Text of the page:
New York’s top court will give its two cents into the brewing controversy over baristas’ tip jars: whether shift supervisors and assistant managers are legally entitled to dip into them.
The Court of Appeals was asked by a federal court to interpret New York’s labor law and its definition of an employer’s “agent,” who is prohibited from tip sharing.
On one side are low-level baristas who serve customers and share tips weekly based on hours worked. On the other side are assistant managers who don’t get any gratuities and want some. In between are shift supervisors with limited management responsibilities who serve customers and also share tips.
At issue is the New York definition of a company “agent” who by law must keep his or her hands out of the tip jar. Hospitality industry groups say the state court decision will be felt far beyond Starbucks and affect 42,000 New York businesses statewide and a quarter-million hospitality industry workers in New York City alone.
The questions came from the Second Circuit U.S. Court of Appeals, which is currently reviewing separate lawsuits against Starbucks by baristas and by assistant managers, who want to get in on the cash.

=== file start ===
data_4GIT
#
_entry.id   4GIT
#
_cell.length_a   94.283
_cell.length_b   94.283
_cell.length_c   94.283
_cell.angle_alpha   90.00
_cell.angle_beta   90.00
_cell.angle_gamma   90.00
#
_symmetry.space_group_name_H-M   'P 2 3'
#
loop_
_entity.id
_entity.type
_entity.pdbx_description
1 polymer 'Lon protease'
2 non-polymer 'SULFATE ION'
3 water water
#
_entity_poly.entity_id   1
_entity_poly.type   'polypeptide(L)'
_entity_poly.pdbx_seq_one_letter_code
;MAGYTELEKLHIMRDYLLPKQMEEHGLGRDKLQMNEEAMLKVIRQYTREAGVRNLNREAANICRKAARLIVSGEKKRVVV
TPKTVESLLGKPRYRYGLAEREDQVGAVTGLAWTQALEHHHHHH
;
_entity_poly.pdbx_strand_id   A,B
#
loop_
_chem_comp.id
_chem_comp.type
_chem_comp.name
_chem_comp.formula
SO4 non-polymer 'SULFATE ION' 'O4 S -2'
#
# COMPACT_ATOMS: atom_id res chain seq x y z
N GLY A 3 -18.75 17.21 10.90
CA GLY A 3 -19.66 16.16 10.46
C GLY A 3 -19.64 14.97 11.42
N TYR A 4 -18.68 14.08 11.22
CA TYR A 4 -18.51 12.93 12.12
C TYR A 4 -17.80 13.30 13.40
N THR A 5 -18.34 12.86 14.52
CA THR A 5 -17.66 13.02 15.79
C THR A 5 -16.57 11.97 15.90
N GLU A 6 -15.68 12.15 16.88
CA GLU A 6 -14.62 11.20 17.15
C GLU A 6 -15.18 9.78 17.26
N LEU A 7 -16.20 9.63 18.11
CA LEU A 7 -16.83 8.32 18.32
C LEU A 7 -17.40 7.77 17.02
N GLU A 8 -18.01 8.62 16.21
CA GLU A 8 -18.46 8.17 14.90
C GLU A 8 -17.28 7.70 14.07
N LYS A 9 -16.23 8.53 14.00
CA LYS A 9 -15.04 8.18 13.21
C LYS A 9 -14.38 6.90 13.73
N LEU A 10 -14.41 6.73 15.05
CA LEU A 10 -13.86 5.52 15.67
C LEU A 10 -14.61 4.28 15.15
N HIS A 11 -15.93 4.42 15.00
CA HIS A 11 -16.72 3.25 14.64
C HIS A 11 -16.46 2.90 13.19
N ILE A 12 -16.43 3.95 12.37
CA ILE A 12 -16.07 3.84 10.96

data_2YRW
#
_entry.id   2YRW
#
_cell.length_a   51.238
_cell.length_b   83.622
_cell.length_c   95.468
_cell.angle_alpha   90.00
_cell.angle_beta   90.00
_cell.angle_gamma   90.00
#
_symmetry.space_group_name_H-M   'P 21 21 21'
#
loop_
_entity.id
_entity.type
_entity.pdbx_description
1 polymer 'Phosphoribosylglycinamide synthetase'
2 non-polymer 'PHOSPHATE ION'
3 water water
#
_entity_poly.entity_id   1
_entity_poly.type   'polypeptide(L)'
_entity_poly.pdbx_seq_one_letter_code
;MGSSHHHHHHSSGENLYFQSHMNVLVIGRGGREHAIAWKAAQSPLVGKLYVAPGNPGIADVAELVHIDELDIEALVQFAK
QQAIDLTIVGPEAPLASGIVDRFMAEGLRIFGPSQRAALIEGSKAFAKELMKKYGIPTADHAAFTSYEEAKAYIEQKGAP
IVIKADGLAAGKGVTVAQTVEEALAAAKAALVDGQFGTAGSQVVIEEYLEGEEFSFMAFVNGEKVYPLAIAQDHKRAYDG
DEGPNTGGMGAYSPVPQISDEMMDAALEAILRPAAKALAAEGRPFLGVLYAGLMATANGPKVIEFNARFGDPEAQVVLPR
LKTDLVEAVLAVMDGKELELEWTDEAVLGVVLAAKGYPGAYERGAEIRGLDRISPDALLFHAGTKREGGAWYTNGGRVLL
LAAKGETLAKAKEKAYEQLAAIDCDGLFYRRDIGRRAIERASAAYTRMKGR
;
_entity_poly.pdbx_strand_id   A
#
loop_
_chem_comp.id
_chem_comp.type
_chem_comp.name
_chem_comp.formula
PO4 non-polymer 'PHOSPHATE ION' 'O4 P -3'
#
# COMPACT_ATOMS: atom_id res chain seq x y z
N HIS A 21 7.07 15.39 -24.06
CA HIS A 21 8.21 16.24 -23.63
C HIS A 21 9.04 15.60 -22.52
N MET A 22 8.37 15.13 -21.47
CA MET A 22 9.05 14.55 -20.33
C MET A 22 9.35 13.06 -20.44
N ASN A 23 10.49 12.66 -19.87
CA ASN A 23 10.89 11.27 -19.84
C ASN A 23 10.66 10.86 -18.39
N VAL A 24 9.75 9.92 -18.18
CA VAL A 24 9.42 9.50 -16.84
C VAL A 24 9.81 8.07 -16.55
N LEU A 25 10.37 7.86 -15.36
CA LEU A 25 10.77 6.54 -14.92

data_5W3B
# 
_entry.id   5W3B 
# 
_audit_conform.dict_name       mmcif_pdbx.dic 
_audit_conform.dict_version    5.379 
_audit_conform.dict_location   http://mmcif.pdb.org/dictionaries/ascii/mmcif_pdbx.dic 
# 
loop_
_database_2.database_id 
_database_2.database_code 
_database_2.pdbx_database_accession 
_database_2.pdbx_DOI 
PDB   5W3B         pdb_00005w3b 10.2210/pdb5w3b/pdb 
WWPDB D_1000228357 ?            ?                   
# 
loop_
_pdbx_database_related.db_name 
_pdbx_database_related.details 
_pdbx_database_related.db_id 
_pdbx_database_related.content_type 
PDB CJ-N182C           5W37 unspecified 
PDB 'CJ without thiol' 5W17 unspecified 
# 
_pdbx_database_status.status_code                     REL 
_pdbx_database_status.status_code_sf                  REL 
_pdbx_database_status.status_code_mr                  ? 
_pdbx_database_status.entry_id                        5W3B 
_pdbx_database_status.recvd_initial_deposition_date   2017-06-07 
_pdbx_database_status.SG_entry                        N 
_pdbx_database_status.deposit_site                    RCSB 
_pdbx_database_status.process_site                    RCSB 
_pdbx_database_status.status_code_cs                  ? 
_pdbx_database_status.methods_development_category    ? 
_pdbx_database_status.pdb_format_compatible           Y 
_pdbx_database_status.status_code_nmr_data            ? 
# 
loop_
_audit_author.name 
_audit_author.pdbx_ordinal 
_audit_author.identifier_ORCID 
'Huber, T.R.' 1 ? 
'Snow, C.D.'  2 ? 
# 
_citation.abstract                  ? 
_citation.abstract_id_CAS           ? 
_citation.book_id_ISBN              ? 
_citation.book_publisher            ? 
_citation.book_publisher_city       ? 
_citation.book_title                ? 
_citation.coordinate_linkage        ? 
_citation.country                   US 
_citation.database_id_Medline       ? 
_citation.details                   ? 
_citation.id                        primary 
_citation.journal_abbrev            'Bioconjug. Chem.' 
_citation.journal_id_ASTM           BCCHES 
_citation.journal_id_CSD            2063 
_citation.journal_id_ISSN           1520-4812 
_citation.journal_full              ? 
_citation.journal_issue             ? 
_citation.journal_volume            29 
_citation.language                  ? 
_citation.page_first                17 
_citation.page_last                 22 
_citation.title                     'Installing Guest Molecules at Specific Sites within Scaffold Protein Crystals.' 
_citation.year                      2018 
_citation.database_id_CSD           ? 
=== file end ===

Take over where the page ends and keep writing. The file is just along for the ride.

“Starbucks has not seriously disputed that its shift supervisors are supervisors,” attorney Shannon Liss-Riordan argued in her brief. She filed it on behalf of Jeana Barenboim, Jose Ortiz and any other baristas who oppose sharing tips weekly with the supervisors who also assign job stations, coordinate breaks and receive higher wages.
Attorney Adam Klein, representing the assistant managers, said they also spend most of their time serving customers and deserve tips. They lack the authority to hire and fire staff and therefore should not be considered company agents under the law, he wrote.
Seattle-based Starbucks has nearly 18,000 retail stores in 60 countries. In April, it reported $3.6 billion in quarterly revenues.
Starbucks had 413 company-owned stores in New York at the end of its last fiscal year. Company spokesman Zack Hutson said their policy ensures baristas and shift leaders, who spend more than 90 percent of their time serving customers, share equally in the service tips. The policy is applied consistently across the U.S., though not globally because laws differ in other countries, he said.
The company said its assistant managers are excluded from tips because they are full-time, salaried and “rewarded with performance-based bonuses and other benefits not available to their subordinates.”
One federal judge concluded shift supervisors lack the broad managerial authority to be classified company agents. Judge Laura Taylor Swain also said the law doesn’t require companies to include all eligible employees in a tip pool, while acknowledging questions remained on the New York eligibility of assistant managers.
The federal appeals court is seeking New York answers on two specific questions: What factors determine whether an employee is an agent of the company? Does state law permit an employer to exclude an otherwise eligible tip-earning employee from sharing in such a tip pool?